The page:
Raptor Swashplate
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Fitting an aftermarket metal swashplate to the Raptor

These are some pictures of the components and parts used to fit an aftermarket metal swashplate to my Raptor 30. I found that the mast, elevator A-frames and aileron links needed to be extended by 4-5 mm in order to allow the same full range of movement as with the TT plastic original swashplate. This necessitated the purchase of the TT aluminium elevator arm assembly and a number of other bits and pieces.

This picture shows the 4mm difference in swash base to ball link plane that started it all. The metal swashplate is 4mm higher because it uses a much bigger bearing to better handle the loads imposed on it. As such, it shouldn't suffer the premature wear of the original. The Quick UK swashplate is a superb piece of engineering, and shows just how 'pretty' a CNC machined piece of hardware can be. Add the modifications shown here, and I don't think you'll be disappointed! :-

I wanted as rigid a finished product as possible, so bought two sets of these Zeal adjustable rods, one for A-frame links and one for aileron links. The Zeal parts have a taper between the centre section and the threaded part. By countersinking the A-frames and Rocket-City ball links I was able to get far greater rigidity than by just relying on a piece of threaded rod:-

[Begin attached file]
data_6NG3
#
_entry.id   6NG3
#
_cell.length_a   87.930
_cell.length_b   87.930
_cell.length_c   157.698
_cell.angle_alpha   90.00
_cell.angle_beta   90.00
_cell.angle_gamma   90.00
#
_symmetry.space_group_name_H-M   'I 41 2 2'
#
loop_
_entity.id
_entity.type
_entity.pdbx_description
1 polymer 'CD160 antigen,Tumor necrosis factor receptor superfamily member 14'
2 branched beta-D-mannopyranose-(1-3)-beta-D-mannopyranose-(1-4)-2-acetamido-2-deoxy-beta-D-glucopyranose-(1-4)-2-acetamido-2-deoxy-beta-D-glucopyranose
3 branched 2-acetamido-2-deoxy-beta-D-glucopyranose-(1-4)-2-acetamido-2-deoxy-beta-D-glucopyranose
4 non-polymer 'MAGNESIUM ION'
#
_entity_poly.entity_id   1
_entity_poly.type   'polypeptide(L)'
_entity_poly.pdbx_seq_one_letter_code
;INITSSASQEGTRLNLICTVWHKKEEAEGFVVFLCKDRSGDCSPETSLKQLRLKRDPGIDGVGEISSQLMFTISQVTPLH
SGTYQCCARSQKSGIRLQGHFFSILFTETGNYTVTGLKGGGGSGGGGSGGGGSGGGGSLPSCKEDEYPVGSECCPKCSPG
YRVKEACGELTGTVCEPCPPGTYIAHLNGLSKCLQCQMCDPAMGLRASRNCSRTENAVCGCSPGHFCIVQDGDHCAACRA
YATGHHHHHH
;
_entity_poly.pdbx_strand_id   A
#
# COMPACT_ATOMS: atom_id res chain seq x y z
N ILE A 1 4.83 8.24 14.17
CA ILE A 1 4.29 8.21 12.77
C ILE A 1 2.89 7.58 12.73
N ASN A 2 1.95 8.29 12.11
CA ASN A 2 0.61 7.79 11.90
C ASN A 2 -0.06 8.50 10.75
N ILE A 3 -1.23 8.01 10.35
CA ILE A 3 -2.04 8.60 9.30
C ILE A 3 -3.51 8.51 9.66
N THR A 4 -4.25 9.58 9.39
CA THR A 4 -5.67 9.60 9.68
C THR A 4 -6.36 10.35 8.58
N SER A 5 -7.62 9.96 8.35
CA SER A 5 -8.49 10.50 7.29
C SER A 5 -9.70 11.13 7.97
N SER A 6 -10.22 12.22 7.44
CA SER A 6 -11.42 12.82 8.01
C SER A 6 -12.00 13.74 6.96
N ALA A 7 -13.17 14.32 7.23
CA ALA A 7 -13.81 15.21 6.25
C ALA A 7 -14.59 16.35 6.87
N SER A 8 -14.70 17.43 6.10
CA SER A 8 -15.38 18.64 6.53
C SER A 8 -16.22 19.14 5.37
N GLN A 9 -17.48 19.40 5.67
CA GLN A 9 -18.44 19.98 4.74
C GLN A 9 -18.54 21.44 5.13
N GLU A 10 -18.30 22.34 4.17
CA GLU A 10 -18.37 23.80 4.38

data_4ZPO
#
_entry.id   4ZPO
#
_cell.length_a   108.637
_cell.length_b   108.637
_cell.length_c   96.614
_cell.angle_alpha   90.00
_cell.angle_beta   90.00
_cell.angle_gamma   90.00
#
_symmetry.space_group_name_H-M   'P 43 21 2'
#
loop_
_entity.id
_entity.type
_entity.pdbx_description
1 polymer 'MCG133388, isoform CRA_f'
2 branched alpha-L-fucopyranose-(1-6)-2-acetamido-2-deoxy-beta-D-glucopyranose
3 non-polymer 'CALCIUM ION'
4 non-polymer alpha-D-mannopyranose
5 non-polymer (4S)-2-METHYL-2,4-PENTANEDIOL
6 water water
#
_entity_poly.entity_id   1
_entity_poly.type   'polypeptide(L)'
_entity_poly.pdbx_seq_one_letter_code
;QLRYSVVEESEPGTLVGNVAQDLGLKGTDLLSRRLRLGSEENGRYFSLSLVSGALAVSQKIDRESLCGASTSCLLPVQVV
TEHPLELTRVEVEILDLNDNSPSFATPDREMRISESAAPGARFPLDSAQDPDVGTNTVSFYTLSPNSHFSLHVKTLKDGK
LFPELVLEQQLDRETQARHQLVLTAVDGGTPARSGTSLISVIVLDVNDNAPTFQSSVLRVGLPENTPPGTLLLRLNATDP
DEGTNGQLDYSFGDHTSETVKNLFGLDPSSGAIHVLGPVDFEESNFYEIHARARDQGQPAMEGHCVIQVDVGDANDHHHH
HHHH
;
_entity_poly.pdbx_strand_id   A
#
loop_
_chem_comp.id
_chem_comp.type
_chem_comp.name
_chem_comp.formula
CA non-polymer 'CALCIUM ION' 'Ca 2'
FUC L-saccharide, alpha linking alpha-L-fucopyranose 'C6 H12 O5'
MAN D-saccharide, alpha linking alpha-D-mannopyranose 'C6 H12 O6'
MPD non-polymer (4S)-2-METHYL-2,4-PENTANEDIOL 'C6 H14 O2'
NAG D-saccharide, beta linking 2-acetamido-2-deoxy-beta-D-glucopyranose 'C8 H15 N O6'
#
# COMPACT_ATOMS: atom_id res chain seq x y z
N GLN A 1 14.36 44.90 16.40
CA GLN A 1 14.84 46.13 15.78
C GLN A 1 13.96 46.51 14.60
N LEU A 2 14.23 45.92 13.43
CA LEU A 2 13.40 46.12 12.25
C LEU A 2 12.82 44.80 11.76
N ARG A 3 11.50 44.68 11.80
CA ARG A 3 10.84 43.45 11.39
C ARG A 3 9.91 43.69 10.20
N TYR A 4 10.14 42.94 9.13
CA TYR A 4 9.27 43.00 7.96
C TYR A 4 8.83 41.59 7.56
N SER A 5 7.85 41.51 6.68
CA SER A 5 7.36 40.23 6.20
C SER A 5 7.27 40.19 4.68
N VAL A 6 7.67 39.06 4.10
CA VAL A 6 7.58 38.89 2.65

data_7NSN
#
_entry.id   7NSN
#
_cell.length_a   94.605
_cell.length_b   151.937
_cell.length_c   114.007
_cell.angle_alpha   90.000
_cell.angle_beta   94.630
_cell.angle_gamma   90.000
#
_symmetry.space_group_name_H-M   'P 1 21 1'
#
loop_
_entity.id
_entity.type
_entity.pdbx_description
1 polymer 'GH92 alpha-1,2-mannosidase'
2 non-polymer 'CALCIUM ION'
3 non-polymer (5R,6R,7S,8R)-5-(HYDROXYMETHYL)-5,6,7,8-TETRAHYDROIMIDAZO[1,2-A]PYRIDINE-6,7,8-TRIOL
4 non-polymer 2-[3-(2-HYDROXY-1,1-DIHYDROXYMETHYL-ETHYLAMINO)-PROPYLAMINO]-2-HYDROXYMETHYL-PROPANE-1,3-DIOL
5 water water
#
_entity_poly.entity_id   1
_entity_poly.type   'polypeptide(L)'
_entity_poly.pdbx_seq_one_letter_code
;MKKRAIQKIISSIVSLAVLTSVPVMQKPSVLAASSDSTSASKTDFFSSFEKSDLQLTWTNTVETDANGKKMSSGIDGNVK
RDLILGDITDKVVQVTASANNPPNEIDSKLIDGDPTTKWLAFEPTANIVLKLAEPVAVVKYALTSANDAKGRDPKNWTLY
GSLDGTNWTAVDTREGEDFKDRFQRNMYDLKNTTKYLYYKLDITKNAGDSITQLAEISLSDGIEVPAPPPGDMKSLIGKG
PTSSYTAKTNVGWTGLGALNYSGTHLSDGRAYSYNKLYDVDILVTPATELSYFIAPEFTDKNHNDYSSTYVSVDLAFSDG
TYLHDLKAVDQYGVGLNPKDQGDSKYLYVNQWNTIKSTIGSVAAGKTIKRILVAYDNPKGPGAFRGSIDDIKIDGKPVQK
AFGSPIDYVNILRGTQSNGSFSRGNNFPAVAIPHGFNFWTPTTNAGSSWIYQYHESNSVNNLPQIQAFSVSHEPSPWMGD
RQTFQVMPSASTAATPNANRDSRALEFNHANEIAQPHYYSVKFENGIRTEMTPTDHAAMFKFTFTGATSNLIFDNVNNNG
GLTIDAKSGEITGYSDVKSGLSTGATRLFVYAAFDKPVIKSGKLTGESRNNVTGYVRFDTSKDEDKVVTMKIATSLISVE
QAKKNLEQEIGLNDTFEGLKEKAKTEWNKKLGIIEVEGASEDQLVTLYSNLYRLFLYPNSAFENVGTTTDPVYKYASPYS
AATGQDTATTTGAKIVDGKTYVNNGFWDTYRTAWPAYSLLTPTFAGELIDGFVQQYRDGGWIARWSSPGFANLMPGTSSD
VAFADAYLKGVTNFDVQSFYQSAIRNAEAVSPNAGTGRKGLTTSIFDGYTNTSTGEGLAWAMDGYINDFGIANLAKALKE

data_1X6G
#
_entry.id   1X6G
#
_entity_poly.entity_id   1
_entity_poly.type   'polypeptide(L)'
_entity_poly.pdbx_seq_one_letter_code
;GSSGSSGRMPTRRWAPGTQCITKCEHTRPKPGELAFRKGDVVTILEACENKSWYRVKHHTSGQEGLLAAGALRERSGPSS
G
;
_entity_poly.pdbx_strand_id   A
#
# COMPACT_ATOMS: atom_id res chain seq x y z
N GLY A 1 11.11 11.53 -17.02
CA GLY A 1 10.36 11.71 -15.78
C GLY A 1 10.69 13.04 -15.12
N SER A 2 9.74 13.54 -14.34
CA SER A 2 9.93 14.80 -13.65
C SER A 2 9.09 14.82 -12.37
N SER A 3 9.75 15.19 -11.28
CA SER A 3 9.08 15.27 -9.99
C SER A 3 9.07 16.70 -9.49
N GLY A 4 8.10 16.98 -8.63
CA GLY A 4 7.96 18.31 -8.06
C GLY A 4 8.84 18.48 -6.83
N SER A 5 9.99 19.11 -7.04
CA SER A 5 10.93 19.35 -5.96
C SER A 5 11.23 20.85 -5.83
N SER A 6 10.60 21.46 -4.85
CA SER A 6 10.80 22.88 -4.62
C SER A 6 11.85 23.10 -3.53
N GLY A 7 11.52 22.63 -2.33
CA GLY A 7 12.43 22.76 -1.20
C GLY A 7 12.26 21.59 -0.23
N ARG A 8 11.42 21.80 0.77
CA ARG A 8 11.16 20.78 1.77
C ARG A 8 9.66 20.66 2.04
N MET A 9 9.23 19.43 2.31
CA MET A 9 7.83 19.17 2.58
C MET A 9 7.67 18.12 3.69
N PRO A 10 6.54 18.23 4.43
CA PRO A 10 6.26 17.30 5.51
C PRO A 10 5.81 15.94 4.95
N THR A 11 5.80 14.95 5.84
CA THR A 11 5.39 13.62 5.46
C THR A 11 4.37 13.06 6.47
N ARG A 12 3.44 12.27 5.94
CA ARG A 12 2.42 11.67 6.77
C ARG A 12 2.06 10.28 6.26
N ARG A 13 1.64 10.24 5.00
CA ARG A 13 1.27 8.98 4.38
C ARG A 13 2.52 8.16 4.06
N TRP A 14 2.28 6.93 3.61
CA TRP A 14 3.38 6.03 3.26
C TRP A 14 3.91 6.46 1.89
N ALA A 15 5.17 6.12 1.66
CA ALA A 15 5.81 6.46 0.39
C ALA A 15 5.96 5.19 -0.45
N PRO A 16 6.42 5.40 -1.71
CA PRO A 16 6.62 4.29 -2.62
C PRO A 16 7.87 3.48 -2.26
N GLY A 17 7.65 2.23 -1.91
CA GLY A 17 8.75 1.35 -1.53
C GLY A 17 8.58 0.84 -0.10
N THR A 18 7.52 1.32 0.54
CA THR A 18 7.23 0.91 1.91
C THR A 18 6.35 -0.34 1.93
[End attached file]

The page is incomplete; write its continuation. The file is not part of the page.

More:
This shows the standard elevator assembly with moulded arms whose length cannot be extended. Below it is the TT aluminium upgrade assembly together with the supplied threaded rod and ball link and the Zeal rod and a Rocket-City link:-

More detailed view of the replacement elevator link:-

Assembled arm plus Zeal rod plus Rocket-City link plus second set of Zeal rods used for extended aileron links:-

Three different masts. Top to bottom are original TT mast, Quick UK S/S mast and finally the 5mm longer mast made of silver steel. The metal for this cost just 2.50 GBP from R S Components (but you have to buy four in a pack, so I've got enough for 3 more if I somehow manage to bend the one I made). Machining is limited to drilling two 3 mm holes and cutting the location groove for the mast collar.

If you don't have access to a lathe, you could just assemble the collar to the shaft in-situ and tighten the grub screws. This would leave small marks on the shaft. Then remove the shaft and use a flat edge of a small triangular file to make small flats at each of the marks:-

Silver Steel

In response to a request as to the makeup of silver-steel, I scanned this from the RS Components catalogue. I trust they won't mind as I'm advertising their products (prices exclude VAT at 17.5% in the UK).

Hope this has been of some assistance!

 

This page was last updated on September 06, 2006

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Revised: September 06, 2006